ISIS, Communism, and the Lure of Violent Utopianism
Jihadi John is nothing new.
"Nihilists! . . . I mean, say what you will about the tenets of National Socialism, Dude, at least it's an ethos." So proclaimed Walter Sobchak in The Big Lebowski, and Americans stunned by the horror of the Islamic State's barbarity could be tempted to think the same. The Nazis were totalitarian monsters, but at least they believed in something, no matter how evil. Whereas ISIS is simply'"in Secretary of State John Kerry's words'""inexplicable, nihilistic, and valueless." Particularly mystifying to some is how people such as Mohammed Emwazi, the Islamic State butcher known as Jihadi John, could join such a movement despite growing up in comfortable circumstances in London and getting a university degree in computer programming. Nor is he alone. Many of those drawn to ISIS are intelligent, educated and economically well-off. What drives them to chop off people's heads?
The horrible truth is that ISIS and its converts, such as Jihadi John, represent nothing new in the modern era. The movement is not inexplicable'"a recent essay in The Atlantic explicated it well, albeit controversially. It is not valueless; it champions the values of one very strict reading of Islam. And it is not nihilistic. A nihilist is someone who believes there is nothing to believe in. The fanatics of the Islamic State, however, believe very strongly in the absolute rightness of their own Utopian vision for the world.
Absolute belief renders ISIS' atrocities not only explicable but seemingly almost mandatory. After all, if you hold the keys to the perfection of life on Earth, then anyone who stands in your way is actively depriving everyone else of that outcome and thereby ensuring the continued suffering of millions. Eliminating such people therefore serves the good of all mankind. (And the grisly beheadings, crucifixions, immolations? They can be justified on the same grounds as the bombing of Hiroshima and Nagasaki were: They will shock and awe the enemy into an earlier surrender, and thus save lives in the end. Mercy becomes a justification for cruelty.)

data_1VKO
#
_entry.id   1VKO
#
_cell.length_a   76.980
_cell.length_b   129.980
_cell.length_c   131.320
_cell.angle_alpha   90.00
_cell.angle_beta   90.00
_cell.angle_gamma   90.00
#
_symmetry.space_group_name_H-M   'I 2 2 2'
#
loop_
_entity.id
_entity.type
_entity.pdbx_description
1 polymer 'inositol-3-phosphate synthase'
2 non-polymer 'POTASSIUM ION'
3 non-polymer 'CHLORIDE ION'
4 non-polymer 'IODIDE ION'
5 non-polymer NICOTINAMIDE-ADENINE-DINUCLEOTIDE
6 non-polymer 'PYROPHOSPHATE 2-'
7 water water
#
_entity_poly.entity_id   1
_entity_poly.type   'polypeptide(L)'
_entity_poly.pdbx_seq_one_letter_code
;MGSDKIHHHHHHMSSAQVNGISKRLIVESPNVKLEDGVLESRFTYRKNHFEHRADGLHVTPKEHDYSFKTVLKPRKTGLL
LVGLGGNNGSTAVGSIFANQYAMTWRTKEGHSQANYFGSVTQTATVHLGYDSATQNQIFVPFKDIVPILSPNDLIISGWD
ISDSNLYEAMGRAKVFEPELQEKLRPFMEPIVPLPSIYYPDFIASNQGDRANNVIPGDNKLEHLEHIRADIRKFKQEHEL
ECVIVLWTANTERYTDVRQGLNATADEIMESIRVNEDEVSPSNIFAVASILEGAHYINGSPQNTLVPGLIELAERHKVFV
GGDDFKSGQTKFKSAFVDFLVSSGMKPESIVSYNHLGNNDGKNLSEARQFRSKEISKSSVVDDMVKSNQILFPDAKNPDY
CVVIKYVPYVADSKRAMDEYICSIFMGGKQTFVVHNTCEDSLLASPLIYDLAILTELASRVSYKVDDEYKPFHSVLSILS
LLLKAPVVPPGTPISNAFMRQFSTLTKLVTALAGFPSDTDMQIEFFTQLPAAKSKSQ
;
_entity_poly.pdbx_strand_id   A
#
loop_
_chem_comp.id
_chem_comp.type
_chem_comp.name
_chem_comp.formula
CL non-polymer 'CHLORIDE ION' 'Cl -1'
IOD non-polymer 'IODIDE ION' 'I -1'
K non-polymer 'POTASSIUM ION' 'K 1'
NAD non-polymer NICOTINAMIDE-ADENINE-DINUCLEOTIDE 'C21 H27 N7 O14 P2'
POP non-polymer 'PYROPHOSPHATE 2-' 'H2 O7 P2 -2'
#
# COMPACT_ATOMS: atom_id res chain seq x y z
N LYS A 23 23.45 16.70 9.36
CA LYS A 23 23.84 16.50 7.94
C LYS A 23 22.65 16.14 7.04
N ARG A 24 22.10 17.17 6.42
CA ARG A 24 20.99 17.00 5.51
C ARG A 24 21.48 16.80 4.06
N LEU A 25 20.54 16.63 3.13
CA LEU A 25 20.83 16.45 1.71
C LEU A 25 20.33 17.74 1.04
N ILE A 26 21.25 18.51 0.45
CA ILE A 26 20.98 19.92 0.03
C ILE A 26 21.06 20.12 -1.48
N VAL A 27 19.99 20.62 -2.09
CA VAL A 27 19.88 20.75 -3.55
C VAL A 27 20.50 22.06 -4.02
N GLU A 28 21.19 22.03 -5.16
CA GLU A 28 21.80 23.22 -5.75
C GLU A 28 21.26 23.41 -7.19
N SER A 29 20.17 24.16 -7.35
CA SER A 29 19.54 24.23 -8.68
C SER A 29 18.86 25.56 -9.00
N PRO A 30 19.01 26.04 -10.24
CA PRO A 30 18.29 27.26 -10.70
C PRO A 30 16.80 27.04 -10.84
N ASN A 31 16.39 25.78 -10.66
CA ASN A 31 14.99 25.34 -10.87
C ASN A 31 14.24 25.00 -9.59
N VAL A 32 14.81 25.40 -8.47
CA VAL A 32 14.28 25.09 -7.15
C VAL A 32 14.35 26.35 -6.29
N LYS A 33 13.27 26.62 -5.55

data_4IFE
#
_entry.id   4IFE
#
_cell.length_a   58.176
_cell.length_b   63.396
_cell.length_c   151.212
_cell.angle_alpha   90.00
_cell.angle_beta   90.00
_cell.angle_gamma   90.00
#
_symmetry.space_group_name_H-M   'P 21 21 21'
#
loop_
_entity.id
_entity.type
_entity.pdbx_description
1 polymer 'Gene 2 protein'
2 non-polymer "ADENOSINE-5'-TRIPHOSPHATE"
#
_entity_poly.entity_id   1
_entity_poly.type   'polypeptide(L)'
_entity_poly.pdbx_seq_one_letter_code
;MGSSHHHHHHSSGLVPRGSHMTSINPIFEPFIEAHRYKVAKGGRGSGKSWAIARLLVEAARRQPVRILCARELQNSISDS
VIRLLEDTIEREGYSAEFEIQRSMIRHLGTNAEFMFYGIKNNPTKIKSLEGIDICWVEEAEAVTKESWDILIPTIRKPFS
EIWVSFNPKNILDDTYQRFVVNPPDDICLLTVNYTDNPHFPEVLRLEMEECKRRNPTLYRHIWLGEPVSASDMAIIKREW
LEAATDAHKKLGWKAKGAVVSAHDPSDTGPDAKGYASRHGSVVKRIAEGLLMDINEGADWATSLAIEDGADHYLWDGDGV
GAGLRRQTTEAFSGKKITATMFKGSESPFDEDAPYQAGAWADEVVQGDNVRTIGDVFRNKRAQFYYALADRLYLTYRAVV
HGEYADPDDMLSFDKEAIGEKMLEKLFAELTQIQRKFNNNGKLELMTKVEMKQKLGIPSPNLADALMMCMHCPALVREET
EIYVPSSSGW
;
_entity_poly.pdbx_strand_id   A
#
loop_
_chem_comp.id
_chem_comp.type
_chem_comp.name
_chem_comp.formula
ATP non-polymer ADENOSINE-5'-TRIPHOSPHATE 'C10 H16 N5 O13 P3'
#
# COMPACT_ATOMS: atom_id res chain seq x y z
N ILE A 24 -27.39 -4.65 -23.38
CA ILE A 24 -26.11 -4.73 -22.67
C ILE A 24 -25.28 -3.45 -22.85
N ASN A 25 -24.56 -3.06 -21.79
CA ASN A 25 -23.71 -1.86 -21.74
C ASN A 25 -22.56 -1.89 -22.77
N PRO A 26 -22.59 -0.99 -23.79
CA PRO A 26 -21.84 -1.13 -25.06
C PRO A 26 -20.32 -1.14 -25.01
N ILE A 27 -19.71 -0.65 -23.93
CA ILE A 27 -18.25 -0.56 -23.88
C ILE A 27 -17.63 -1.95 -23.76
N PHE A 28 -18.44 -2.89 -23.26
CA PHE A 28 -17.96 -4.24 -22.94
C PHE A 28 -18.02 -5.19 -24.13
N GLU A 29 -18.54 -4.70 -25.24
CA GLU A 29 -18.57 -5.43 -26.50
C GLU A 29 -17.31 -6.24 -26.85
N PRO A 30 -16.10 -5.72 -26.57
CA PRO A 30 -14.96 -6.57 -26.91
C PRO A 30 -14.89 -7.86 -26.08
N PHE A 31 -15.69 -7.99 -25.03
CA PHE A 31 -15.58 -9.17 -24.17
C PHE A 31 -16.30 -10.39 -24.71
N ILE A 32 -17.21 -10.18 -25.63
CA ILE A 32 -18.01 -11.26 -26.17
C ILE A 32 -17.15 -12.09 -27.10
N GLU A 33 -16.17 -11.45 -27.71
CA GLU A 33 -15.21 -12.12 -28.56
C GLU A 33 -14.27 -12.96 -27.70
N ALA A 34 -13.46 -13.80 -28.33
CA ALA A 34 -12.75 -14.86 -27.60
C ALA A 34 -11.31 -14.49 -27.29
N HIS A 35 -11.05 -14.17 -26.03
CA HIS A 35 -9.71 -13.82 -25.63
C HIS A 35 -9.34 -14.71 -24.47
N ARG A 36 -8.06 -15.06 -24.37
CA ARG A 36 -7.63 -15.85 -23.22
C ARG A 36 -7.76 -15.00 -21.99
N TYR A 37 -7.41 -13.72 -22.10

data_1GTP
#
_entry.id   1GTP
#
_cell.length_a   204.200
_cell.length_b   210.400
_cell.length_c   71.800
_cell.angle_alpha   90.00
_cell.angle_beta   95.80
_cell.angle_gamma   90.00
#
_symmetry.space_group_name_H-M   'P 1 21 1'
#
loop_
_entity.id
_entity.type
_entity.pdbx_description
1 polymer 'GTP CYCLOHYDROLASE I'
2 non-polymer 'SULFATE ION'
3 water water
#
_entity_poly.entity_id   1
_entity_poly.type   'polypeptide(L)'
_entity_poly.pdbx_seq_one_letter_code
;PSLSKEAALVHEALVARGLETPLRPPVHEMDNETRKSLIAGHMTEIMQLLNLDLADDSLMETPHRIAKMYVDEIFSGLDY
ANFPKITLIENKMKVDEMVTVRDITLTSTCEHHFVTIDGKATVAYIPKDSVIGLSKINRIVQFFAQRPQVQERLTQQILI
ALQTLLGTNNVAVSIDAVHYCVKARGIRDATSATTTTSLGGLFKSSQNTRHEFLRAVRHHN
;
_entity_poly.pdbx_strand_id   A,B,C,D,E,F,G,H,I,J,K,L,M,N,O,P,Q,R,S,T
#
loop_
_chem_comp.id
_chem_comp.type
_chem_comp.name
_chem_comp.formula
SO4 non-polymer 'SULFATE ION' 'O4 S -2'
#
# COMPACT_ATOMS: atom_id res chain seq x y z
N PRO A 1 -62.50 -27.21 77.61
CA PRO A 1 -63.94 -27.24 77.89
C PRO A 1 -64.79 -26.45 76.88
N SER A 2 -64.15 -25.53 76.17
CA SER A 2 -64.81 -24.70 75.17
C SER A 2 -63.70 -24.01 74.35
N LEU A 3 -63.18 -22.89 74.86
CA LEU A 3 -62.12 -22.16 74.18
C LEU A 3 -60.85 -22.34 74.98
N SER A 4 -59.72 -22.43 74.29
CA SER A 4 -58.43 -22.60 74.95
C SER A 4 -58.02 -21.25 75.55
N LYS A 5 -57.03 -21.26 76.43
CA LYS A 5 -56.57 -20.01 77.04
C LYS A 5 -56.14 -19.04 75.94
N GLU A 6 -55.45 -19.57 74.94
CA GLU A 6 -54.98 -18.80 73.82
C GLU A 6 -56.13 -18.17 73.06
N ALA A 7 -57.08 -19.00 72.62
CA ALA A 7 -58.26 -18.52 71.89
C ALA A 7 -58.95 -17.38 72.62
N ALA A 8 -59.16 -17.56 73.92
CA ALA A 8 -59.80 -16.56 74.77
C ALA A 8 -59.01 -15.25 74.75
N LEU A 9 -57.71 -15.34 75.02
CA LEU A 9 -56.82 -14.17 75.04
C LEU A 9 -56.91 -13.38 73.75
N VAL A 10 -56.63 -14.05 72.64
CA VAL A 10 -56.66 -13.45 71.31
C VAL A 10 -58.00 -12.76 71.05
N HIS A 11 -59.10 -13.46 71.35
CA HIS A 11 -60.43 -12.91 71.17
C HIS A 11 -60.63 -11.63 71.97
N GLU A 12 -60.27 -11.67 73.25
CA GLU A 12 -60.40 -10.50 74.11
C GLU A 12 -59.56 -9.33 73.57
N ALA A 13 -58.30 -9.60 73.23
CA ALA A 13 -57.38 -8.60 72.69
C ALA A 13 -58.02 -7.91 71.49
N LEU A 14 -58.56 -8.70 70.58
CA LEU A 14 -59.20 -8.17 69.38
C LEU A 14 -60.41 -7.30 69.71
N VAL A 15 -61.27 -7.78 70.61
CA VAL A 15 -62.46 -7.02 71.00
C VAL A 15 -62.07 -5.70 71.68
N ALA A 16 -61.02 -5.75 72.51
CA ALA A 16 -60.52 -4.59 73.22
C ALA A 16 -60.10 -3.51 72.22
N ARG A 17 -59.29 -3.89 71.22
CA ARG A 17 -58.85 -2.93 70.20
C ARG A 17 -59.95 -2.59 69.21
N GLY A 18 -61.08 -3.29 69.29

None of this is new. A century ago another Utopian movement behaved very much the same.
The communist revolution led by Vladimir Lenin committed a reign of terror just as heinous and unbridled as the Islamic State's. The Cheka'"a secret state police force created by Lenin and a precursor of the KGB'"was tasked with liquidating all those suspected of opposition, including clergy, the children of military officers and the well-to-do. It butchered thousands of innocents and inflicted ghastly tortures, from skinning victims alive to tying them to boards and pushing them slowly into furnaces.
Such savagery was not an aberration; it was policy. "Freedom is a bourgeois prejudice," Lenin declared.
"In our opinion, morality is entirely subordinate to the interests of the class war. Everything is moral which is necessary for the annihilation of the old exploiting order and for uniting the proletariat. Our morality consists solely in close discipline and conscious warfare against the exploiters."
Nor did such savagery end with the consolidation of power. It continued for decades. From Stalin's purges and the Gulag archipelago to Chairman Mao's great famine (which killed at least 36 million) to the firing squads of the Cuban revolution, to the killing fields of Cambodia'"where the Khmer Rouge butchered more than a million people for such crimes against the proletariat as wearing glasses'"the red tide of Communism bathed the world in blood for much of the previous century. Estimates put its final death toll at close to 100 million.
And yet many here in the West showed great sympathy for such barbarity, because they thought the Communists had the right idea. Seduced by the Utopian vision of a classless society where every need is cared for, many in the West ignored, diminished or simply refused to believe the brutal facts on the ground. Not only at first, but up to and even after the collapse of Communism.
The Soviet Union was "bound together by a dream," according to a TBS documentary near the end of Ronald Reagan's presidency. Fidel Castro has "delivered the most to those who had the least," reported Peter Jennings from Havana. American skepticism of Communism was "unfair" because the ideology "never had a fair chance," said Andy Rooney on 60 Minutes. In Communist Russia, "you never saw faces like these: the poor, the homeless, and the desperation of the Russian winter," said Barbara Walters in 1992, after the fall of the Soviet Union. "Is this what democracy does?" Two years later Morton Dean of CBS said the "workers' paradise" of the former Soviet Union had become "a homeless hell."
This was fairly standard fare for decades. Yet now people shake their heads and wonder how anyone could express sympathy with the Islamic State. Well, some in Muslim lands do, and many people'"people of good backgrounds with good educations and plenty to eat'"have been seduced by the Islamic State's radical vision. Many more will be. Just as many were seduced by Communism's radical vision. The ideology of ISIS might not be Marxist, but the appeal'"paradise on Earth'"is the same. And so is the result: paradise's opposite.
For all of Communism's crimes, it is not unusual to see Chairman Mao turned into an object of kitsch, or to see Che Guevara's profile hanging from a dorm window. Perhaps, if the Islamic State solidifies its caliphate, one day posters of Jihadi John will join him.